Railroads have been operating along the east shore of the Hudson River for virtually its entire length between New York and Albany since 1851 and along the west shore of the river from Haverstraw [in Rockland County, NY] to a point below West Park [in the Town of Esopus, Ulster County] since 1883, Hudson River boatmen have had plenty of opportunity to observe the changes that have taken place over the years in railroading. [Read more…] about Hudson River Tugboat Views: The West Shore Railroad, Track Walkers & Hoboes
The following text is an except from Fifteen Minutes around New York by George G. Foster (New York: DeWitt & Davenport 1854) and was transcribed by George A. Thompson of the Hudson River Maritime Museum.
It was very warm — a sort of sultry, sticky day, which makes you feel as if you had washed yourself in molasses and water, and had found that the chambermaid had forgotten to give you a towel. The very rust on the hinges of the Park gate has melted and run down into the sockets, making them creak with a sort of ferruginous lubricity, as you feebly push them open. The hands on the [New York] City Hall clock droop, and look as if they would knock off work if they only had sufficient energy to get up a strike. The omnibus horses creep languidly along, and yet can’t stand still when they are pulled up to take in or let out passengers — the flies are so persevering, so bitter, so hungry. [Read more…] about A Stroll in Hoboken, New Jersey in 1854
William Alexander was born on December 25, 1726 in the city of New York to well-known lawyer James Alexander and his wife Mary. Mary and James had emigrated from Scotland in 1716. When they married, Mary was already a widow with six children and she and James had seven more. William was the second son of Mary and James, but when his older brother died in 1731, William became the male heir to the Alexander clan. [Read more…] about Major General William Alexander, Lord Stirling: A Short Biography
On a chilly November day in 1829, a man dressed completely in white stood before a crowd on the precipice of the High Falls of the Genesee River in the middle of Rochester, New York. Many watching had traveled for days to view the spectacle. All eyes were riveted on one of the most famous men in America. [Read more…] about Sam Patch: Early American Daredevil
Musician Nicola Matteis arrived in London in the early 1670s. Describing himself as “Napolitano,” he was the first Baroque violinist of note active in the capital. Very much his own promoter, he published his Arie diverse per il violin in 1676, a collection of 120 pieces for solo violin. A second extended edition with an English title-page appeared two years later. In 1685, he published the third and fourth parts of the famous Ayres for the Violin.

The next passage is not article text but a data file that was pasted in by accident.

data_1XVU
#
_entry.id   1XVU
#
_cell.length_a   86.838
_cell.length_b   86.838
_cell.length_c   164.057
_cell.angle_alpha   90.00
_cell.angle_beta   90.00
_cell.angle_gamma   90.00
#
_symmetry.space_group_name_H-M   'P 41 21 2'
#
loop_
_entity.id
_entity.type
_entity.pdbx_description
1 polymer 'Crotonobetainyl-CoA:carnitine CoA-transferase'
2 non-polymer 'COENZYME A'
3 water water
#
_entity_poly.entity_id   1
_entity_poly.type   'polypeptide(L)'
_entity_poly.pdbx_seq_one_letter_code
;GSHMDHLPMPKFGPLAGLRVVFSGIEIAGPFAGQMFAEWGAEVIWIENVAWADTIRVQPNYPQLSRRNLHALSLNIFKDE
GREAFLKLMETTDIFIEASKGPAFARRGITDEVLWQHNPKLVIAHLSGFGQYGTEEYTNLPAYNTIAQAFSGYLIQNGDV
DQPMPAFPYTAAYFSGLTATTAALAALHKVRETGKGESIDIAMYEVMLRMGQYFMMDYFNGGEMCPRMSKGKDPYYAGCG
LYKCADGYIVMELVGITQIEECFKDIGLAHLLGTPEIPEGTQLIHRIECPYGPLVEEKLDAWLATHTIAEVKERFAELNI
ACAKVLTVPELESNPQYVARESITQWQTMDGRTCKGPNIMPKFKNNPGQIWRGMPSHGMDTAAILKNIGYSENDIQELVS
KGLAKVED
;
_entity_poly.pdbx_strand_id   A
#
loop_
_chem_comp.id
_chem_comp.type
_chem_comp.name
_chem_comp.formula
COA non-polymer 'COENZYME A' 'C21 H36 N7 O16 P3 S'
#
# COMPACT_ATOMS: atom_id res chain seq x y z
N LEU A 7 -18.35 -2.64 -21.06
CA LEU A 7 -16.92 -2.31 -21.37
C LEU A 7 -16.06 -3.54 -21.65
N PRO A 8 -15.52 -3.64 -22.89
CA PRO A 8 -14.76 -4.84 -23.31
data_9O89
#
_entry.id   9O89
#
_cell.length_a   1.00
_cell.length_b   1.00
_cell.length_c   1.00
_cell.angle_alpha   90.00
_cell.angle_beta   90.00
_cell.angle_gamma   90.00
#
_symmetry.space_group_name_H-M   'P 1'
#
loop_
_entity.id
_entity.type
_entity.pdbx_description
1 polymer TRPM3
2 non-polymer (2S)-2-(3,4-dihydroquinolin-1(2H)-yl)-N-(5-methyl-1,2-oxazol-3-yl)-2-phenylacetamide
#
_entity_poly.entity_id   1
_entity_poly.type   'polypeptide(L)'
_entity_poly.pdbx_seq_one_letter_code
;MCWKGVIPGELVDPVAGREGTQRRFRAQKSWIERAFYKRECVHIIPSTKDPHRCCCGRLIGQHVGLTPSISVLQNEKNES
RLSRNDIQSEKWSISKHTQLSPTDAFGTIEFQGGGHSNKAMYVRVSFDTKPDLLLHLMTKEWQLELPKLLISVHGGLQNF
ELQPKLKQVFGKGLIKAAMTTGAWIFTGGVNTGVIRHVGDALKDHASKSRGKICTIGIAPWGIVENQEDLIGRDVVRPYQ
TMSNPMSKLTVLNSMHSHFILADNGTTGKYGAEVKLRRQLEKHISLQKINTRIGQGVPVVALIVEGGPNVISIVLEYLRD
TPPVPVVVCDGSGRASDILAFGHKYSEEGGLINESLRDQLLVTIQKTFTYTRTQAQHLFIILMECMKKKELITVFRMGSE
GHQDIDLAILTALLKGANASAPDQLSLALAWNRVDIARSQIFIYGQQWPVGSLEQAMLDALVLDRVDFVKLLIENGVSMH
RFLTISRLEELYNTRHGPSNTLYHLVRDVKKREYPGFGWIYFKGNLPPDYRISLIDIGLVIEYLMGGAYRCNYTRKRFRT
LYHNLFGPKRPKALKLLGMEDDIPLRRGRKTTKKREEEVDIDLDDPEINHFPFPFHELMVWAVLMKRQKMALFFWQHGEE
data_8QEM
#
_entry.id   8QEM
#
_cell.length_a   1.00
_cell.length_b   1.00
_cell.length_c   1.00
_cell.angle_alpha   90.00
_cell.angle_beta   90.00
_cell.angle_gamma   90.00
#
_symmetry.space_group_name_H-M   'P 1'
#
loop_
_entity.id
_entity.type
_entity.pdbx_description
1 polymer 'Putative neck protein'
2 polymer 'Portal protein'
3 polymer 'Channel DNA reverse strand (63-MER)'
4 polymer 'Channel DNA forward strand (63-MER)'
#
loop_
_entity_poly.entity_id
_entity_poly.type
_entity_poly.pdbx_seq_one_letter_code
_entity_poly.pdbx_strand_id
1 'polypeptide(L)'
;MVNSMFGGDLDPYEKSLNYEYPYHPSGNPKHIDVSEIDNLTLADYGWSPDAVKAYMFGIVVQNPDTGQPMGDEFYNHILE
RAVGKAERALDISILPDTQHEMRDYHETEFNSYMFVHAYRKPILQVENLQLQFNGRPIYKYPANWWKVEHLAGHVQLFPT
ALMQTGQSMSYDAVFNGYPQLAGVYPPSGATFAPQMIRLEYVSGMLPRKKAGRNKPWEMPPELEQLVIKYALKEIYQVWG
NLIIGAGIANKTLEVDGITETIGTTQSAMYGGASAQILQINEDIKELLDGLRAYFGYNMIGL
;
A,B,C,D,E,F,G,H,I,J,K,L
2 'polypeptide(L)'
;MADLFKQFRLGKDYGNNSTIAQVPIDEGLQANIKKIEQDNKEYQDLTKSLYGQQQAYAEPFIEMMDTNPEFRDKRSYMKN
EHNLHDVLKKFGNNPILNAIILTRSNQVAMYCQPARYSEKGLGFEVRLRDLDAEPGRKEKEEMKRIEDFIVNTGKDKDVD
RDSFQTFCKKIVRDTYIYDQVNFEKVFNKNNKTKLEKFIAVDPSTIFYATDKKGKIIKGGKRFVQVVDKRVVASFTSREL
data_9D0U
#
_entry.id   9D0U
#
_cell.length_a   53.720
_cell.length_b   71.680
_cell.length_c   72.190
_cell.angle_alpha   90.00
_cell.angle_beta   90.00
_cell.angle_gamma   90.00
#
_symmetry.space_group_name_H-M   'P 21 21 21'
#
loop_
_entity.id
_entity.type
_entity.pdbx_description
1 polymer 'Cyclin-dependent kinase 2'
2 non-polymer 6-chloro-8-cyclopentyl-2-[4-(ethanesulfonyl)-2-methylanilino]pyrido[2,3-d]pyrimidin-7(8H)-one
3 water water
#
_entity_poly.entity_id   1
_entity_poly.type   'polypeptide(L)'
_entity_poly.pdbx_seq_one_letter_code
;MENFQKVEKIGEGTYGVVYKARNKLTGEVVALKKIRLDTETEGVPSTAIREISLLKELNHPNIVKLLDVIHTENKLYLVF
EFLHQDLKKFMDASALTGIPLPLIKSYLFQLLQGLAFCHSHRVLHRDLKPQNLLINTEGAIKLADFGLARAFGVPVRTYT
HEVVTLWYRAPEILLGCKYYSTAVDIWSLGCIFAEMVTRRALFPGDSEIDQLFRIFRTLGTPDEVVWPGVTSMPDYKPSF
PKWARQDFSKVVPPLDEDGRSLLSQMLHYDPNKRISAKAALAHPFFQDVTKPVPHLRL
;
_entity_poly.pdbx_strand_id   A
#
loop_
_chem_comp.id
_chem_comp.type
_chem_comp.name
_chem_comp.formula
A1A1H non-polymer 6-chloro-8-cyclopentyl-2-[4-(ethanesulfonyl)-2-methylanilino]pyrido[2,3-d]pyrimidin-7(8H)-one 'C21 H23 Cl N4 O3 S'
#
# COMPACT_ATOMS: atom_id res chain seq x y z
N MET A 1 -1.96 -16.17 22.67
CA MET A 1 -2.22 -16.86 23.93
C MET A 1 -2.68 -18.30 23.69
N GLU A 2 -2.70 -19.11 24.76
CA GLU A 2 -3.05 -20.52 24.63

Matteis is credited with changing English taste for violin from the French to the Italian style of playing. Soon after, attention shifted from performer to instrument which sparked a veritable cult of Cremonese violins. The name Stradivari became a metaphor for perfection attained by a combination of individual genius, skill and attention to detail. [Read more…] about Cremona to Central Park: Stradivari & Nahan Franko’s Legacy
It was late on Wednesday, January 19th, 1910, and Police Chief W. R. Bronner was making his evening rounds through the quiet village of Mohawk, in the town of German Flatts, Herkimer County, NY, making sure all was safe for both business and residents.
Somewhere near the intersection of Main and Washington streets, he encountered four men who engaged him in conversation as they all walked along. Before he could resist, he was relieved of his pistol, gagged, and brought into the Masonic Hall billiard room that the Yeggs had broken into earlier in the evening. Once inside, Bronner was bound with wire taken from pictures on the wall. [Read more…] about When The Yeggs Hit Upstate New York
A bold strike on Christmas night, Washington’s Crossing was a source of desperately needed momentum and a major morale boost for a Continental Army that had endured a brutal year and was on the brink of defeat. [Read more…] about December 25th: The Continental Army Crosses The Delaware River
This essay was written for the Kingston Daily Freeman in the 1930s, transcribed by Hudson River Maritime Museum volunteer Adam Kaplan and reproduced here in a slightly edited form.
The tale of the steamboat Poughkeepsie is the story of a vessel that is still in service [in the 1930s] – although today the name Westchester has replaced Poughkeepsie and she is no longer a familiar figure on the Hudson River. [Read more…] about The Hudson River Steamboat Poughkeepsie; Later Known As The Westchester
In late August 1776, a badly defeated Continental Army retreated from Long Island to Manhattan. By early November, George Washington’s inexperienced army withdrew further into New Jersey and, by the end of the year, into Pennsylvania. During this dark night of the American Revolution — “the times that try men’s souls” — Washington began developing the strategy that would win the war. [Read more…] about Washington’s Revenge: The 1777 New Jersey Campaign
2024 will mark the 200th anniversary of the return of the Marquis de Lafayette (Marie-Joseph Paul Yves Roch Gilbert du Motier, Marquis de La Fayette) to America. In 1824, almost 50 years after the start of the American Revolution, the 68-year-old Lafayette was invited by President James Monroe, an old Revolutionary War comrade and lifelong friend, to tour the United States.
Lafayette’s visit was one the major events of the early 19th century. It had the effect of unifying a country sometime fractured by electoral discord and reminding Americans of their hard won democracy. [Read more…] about The Marquis de Lafayette: A Short Biography